Gov. Phil Murphy accused President Donald Trump of stoking division by threatening to cut federal funding to cities that the President says have permitted “anarchy, violence, and destruction” amid unrest over racial injustice. “When you’re dealing with a pandemic, an all-time economic crisis, and, at long last, a reckoning with the stain of racism and social justice, the last thing we need is leadership at the highest levels of our country to be dividing us,” said Murphy. “This is a time we have to find the right rhetoric and the right actions that bring us together.”

A bipartisan bill permitting the use of campaign funds to pay for childcare in certain instances is headed to the desk of Gov. Phil Murphy after passing the Assembly. The legislation, which passed the Senate in February, would permit candidates and public office holders to use campaign funds to pay for childcare expenses incurred as the direct result of campaign and public office activity.

Another 20,176 New Jersey workers filed new unemployment claims for the week ending on Aug. 29, a number that remained steady for the second week in a row, the state Department of Labor. A total of 1.5 million New Jersey workers have applied for unemployment benefits since the coronavirus forced a near-shutdown of the state, forcing businesses to close their doors and furlough their workers. Of the 1.3 million who are eligible, about 96% have received payments. News12 New Jersey

A Bergen County-based attorney was arrested for allegedly fraudulently getting $9 million in loans meant to help small businesses during the COVID-19 pandemic and used them to buy a million dollar home and make other purchases. Jae H. Choi was charged with submitting three fake Paycheck Protection Program loans to three different lenders on behalf of three different businesses he said he owned that provide educational services. Additionally, prosecutors claim the Cliffside Park resident lied about the existence of hundreds of employees that worked there, manipulated bank and tax records and falsified a driver’s license on the applications. The Record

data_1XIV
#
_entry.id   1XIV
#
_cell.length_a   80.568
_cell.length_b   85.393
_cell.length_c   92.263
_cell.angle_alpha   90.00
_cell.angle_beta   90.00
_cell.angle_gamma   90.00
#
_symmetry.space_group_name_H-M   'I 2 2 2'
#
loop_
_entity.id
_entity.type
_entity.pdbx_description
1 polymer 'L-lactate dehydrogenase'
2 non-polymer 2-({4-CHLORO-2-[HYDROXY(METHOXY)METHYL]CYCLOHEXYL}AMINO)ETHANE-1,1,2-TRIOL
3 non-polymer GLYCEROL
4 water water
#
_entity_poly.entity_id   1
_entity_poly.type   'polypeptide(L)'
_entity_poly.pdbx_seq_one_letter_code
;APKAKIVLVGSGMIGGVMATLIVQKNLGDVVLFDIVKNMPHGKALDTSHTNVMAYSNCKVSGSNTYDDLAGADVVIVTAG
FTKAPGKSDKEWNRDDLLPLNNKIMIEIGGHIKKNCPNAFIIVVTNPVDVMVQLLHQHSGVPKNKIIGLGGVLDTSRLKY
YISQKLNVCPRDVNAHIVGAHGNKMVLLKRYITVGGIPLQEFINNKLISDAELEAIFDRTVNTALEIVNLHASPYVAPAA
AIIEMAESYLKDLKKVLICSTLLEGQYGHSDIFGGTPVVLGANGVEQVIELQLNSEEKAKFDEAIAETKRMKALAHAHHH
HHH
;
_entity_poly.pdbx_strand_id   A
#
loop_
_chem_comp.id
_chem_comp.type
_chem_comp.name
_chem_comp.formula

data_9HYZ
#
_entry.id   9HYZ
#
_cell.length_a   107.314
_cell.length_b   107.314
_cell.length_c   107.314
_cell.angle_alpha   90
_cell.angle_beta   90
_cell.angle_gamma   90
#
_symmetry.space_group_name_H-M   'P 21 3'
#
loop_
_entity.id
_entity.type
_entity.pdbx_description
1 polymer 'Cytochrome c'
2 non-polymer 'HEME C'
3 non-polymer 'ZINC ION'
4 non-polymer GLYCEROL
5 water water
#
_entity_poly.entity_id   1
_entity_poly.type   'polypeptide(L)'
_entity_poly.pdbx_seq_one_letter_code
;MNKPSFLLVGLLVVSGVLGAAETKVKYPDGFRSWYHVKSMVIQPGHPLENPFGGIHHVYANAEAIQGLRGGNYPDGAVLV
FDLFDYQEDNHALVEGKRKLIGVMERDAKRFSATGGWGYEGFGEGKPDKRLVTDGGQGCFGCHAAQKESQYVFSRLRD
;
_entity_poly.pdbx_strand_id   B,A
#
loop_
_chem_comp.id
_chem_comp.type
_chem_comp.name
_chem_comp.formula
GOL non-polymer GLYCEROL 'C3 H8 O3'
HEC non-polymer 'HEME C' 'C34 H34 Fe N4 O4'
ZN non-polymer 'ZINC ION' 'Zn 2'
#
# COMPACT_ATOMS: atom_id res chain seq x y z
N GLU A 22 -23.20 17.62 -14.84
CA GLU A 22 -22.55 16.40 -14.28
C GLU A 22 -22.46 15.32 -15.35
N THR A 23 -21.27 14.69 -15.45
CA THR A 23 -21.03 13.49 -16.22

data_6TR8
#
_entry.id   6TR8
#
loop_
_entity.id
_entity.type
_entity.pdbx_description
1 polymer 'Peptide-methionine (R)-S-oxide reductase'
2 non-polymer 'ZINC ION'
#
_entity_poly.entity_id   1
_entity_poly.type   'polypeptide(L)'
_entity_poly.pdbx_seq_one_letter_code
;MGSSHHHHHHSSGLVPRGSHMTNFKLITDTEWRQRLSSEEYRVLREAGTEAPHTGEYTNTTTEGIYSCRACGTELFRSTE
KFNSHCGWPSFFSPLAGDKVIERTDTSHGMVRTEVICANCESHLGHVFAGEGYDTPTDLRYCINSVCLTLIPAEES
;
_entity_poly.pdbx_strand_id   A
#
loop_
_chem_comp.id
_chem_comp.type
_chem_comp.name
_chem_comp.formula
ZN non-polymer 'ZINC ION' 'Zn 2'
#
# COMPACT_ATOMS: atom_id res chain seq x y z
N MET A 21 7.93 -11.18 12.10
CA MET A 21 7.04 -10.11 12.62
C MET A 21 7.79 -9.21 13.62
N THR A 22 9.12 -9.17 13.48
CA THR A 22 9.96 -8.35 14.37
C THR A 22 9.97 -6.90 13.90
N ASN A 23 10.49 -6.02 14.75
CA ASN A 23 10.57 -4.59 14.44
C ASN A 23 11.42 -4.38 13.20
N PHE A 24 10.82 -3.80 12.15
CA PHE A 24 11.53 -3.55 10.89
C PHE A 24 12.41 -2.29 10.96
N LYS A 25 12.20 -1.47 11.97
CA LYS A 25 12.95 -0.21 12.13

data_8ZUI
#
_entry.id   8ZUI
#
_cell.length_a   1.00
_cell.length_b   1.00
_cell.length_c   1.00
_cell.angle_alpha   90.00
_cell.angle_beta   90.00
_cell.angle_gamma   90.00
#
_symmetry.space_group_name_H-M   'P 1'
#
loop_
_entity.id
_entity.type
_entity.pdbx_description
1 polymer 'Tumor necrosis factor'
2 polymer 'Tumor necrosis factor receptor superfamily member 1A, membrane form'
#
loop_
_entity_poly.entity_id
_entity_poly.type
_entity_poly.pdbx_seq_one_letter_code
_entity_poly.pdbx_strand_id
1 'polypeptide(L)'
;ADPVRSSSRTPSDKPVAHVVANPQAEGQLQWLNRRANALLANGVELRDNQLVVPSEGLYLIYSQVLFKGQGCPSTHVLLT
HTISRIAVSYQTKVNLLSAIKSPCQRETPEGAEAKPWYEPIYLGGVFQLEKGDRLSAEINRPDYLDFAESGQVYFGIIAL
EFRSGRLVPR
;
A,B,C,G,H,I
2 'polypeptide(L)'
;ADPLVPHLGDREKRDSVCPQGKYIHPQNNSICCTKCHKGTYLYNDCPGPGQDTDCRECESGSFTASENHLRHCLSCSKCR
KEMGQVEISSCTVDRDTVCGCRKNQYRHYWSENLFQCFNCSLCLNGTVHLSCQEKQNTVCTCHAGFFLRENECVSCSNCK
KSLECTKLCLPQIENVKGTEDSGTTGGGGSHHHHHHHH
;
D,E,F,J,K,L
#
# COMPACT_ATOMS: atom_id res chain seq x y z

Retail shops and indoor entertainment experiences at the Triple Five Group-owned American Dream Mall in the Meadowlands will open their doors Oct 1. Among the retailers expected to open their doors for the first time are H&M, Primark, and ZARA. On the entertainment side, DreamWorks Water Park, Nickelodeon Universe, Out of This World Blacklight Mini Golf, and The Rink will welcome patrons.

Contamination cleanup and wetlands restoration of a fenced-off, 234-acre section of Liberty State Park could begin as early as next summer. The finished product will be home to passive recreation like bicycling, walking, wildlife viewing and scenic overlooks and will help in the battle against climate change. Because the funding is coming from the settlement of pollution lawsuits, it cannot include active recreation amenities. Hudson Reporter

A Superior Court judge upheld a ballot measure for November that will ask Ridgewood residents to merge three elections on one day. Judge Estela De La Cruz ruled against the village’s rejection to have the April school board elections, the municipal elections in May and the November general election on one day on the grounds that petitioners would have had to submit for individual referendums. The Record

And finally…The last weekend of summer looks to be perfect this year. News12 New Jersey